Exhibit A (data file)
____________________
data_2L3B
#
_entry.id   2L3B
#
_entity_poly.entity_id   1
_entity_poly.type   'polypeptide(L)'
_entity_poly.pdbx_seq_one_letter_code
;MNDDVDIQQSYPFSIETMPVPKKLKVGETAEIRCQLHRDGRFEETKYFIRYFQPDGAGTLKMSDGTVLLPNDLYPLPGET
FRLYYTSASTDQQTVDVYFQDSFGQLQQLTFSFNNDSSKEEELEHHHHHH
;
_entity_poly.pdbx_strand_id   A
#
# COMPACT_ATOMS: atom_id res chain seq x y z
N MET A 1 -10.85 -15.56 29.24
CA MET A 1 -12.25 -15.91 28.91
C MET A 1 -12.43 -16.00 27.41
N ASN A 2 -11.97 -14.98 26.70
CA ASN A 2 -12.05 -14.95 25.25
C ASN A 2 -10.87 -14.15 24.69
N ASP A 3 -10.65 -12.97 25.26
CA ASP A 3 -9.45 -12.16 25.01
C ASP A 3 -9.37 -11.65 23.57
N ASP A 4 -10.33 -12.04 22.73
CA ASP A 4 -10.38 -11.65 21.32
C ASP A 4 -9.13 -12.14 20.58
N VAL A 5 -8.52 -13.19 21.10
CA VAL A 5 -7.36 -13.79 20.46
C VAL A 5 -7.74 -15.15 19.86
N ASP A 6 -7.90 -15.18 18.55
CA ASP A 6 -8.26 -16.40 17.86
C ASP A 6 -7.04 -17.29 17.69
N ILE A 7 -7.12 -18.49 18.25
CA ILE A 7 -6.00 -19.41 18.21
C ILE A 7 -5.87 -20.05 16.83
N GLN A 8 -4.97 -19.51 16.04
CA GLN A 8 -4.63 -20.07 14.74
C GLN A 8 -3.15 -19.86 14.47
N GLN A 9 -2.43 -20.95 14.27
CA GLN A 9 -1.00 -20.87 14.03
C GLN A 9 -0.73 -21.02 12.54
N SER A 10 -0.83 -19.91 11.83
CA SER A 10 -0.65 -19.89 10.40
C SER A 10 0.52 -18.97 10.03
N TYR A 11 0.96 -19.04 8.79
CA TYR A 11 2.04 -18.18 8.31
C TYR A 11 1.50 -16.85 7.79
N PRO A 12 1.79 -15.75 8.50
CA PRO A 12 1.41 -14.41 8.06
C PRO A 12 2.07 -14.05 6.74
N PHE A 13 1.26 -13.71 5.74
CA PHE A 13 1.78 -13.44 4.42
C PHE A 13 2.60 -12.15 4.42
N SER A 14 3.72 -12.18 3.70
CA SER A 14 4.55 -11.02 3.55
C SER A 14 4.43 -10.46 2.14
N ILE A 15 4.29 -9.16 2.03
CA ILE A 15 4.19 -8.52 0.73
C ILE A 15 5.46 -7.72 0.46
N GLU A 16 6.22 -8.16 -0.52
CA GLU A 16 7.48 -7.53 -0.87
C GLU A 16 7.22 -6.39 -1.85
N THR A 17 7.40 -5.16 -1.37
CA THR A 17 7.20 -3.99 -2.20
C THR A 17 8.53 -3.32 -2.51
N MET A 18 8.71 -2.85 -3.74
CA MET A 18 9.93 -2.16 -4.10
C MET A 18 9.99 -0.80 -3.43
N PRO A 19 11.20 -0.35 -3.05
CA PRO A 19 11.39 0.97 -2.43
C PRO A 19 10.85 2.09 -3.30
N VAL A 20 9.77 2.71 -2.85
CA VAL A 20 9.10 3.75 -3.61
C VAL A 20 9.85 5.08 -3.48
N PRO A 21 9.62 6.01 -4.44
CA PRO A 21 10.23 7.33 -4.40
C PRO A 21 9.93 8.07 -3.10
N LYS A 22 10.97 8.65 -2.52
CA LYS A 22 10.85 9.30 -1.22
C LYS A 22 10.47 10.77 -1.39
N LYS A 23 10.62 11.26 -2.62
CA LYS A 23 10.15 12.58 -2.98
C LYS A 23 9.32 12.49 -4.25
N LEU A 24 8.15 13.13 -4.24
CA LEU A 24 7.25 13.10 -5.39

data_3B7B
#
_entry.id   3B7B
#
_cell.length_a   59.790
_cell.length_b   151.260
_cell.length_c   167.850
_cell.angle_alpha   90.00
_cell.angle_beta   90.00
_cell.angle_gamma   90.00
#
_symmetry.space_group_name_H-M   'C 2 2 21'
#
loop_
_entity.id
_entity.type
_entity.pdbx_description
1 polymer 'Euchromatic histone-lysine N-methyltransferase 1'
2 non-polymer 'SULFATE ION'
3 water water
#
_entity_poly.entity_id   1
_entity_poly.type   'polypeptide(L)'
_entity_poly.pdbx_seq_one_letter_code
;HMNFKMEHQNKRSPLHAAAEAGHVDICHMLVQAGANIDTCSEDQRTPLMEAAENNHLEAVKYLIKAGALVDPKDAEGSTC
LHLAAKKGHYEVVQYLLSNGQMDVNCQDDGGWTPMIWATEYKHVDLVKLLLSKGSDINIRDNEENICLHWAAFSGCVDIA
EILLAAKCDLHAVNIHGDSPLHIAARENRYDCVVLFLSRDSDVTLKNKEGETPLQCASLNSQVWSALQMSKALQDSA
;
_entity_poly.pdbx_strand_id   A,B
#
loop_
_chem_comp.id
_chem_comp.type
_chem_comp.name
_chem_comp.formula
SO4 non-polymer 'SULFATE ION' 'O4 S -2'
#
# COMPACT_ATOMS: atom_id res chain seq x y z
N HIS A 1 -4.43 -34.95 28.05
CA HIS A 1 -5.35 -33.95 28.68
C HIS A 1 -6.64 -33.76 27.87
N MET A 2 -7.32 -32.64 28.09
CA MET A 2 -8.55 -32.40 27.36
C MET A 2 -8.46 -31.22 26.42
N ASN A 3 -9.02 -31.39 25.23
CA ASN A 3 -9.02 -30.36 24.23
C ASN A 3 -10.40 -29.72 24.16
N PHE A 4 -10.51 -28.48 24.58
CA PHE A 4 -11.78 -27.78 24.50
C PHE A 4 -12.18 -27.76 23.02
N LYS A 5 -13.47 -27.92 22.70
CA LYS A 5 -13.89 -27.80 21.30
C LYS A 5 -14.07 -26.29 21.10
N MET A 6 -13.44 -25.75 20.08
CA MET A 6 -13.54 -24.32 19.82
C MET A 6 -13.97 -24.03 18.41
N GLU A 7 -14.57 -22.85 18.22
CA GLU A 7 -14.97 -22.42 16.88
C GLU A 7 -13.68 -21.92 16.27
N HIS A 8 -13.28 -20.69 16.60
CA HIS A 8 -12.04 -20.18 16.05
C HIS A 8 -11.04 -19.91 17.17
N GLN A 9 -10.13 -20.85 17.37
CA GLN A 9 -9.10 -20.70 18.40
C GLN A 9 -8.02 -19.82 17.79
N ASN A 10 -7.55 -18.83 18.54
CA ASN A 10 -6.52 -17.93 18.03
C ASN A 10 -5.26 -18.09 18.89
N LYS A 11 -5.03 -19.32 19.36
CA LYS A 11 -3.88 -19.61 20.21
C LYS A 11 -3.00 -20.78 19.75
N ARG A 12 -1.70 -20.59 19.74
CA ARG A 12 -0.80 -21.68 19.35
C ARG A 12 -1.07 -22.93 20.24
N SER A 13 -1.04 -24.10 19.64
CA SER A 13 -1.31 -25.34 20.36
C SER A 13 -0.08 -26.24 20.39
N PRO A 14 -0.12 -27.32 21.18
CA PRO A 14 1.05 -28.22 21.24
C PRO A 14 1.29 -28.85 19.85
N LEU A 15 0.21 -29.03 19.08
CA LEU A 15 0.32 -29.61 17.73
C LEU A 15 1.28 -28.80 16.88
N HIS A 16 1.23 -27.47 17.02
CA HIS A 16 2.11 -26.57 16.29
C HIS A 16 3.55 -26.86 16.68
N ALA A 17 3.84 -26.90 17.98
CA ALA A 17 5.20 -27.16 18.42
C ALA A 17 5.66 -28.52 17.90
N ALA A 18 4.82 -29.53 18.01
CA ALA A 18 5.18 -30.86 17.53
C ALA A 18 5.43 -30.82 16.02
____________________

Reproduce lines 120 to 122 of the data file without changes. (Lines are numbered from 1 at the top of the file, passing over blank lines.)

SO4 non-polymer 'SULFATE ION' 'O4 S -2'
#
# COMPACT_ATOMS: atom_id res chain seq x y z